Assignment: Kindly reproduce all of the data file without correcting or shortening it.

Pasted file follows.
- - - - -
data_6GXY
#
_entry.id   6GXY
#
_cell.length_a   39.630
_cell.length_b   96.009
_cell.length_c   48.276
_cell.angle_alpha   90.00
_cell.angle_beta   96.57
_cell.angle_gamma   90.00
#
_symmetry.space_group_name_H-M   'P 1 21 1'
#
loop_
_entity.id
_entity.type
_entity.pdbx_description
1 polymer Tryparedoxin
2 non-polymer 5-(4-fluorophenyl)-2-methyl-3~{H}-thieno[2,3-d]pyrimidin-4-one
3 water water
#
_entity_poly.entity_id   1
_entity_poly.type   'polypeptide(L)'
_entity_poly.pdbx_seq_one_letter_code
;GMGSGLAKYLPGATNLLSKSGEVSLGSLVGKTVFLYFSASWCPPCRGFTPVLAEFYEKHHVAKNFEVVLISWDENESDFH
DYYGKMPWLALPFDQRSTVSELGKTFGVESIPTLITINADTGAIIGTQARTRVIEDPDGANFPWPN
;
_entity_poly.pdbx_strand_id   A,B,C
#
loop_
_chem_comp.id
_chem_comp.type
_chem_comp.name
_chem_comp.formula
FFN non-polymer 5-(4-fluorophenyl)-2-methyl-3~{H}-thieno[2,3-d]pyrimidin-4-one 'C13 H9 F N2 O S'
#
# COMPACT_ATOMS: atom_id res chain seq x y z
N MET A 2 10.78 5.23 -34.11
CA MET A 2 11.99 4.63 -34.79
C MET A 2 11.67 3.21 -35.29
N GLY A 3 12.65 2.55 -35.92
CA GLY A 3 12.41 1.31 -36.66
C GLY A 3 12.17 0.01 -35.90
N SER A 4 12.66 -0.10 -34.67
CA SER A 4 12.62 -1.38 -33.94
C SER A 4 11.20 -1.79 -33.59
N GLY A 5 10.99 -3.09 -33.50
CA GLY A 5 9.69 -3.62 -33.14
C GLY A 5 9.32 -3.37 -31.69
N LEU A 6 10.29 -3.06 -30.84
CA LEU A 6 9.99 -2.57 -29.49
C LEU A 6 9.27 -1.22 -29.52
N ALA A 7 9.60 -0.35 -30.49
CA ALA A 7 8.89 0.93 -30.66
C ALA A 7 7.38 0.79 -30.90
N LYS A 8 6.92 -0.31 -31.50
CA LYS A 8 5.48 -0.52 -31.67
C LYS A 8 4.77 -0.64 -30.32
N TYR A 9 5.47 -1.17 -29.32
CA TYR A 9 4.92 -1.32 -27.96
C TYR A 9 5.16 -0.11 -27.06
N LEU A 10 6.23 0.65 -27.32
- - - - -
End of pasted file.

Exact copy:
data_6GXY
#
_entry.id   6GXY
#
_cell.length_a   39.630
_cell.length_b   96.009
_cell.length_c   48.276
_cell.angle_alpha   90.00
_cell.angle_beta   96.57
_cell.angle_gamma   90.00
#
_symmetry.space_group_name_H-M   'P 1 21 1'
#
loop_
_entity.id
_entity.type
_entity.pdbx_description
1 polymer Tryparedoxin
2 non-polymer 5-(4-fluorophenyl)-2-methyl-3~{H}-thieno[2,3-d]pyrimidin-4-one
3 water water
#
_entity_poly.entity_id   1
_entity_poly.type   'polypeptide(L)'
_entity_poly.pdbx_seq_one_letter_code
;GMGSGLAKYLPGATNLLSKSGEVSLGSLVGKTVFLYFSASWCPPCRGFTPVLAEFYEKHHVAKNFEVVLISWDENESDFH
DYYGKMPWLALPFDQRSTVSELGKTFGVESIPTLITINADTGAIIGTQARTRVIEDPDGANFPWPN
;
_entity_poly.pdbx_strand_id   A,B,C
#
loop_
_chem_comp.id
_chem_comp.type
_chem_comp.name
_chem_comp.formula
FFN non-polymer 5-(4-fluorophenyl)-2-methyl-3~{H}-thieno[2,3-d]pyrimidin-4-one 'C13 H9 F N2 O S'
#
# COMPACT_ATOMS: atom_id res chain seq x y z
N MET A 2 10.78 5.23 -34.11
CA MET A 2 11.99 4.63 -34.79
C MET A 2 11.67 3.21 -35.29
N GLY A 3 12.65 2.55 -35.92
CA GLY A 3 12.41 1.31 -36.66
C GLY A 3 12.17 0.01 -35.90
N SER A 4 12.66 -0.10 -34.67
CA SER A 4 12.62 -1.38 -33.94
C SER A 4 11.20 -1.79 -33.59
N GLY A 5 10.99 -3.09 -33.50
CA GLY A 5 9.69 -3.62 -33.14
C GLY A 5 9.32 -3.37 -31.69
N LEU A 6 10.29 -3.06 -30.84
CA LEU A 6 9.99 -2.57 -29.49
C LEU A 6 9.27 -1.22 -29.52
N ALA A 7 9.60 -0.35 -30.49
CA ALA A 7 8.89 0.93 -30.66
C ALA A 7 7.38 0.79 -30.90
N LYS A 8 6.92 -0.31 -31.50
CA LYS A 8 5.48 -0.52 -31.67
C LYS A 8 4.77 -0.64 -30.32
N TYR A 9 5.47 -1.17 -29.32
CA TYR A 9 4.92 -1.32 -27.96
C TYR A 9 5.16 -0.11 -27.06
N LEU A 10 6.23 0.65 -27.32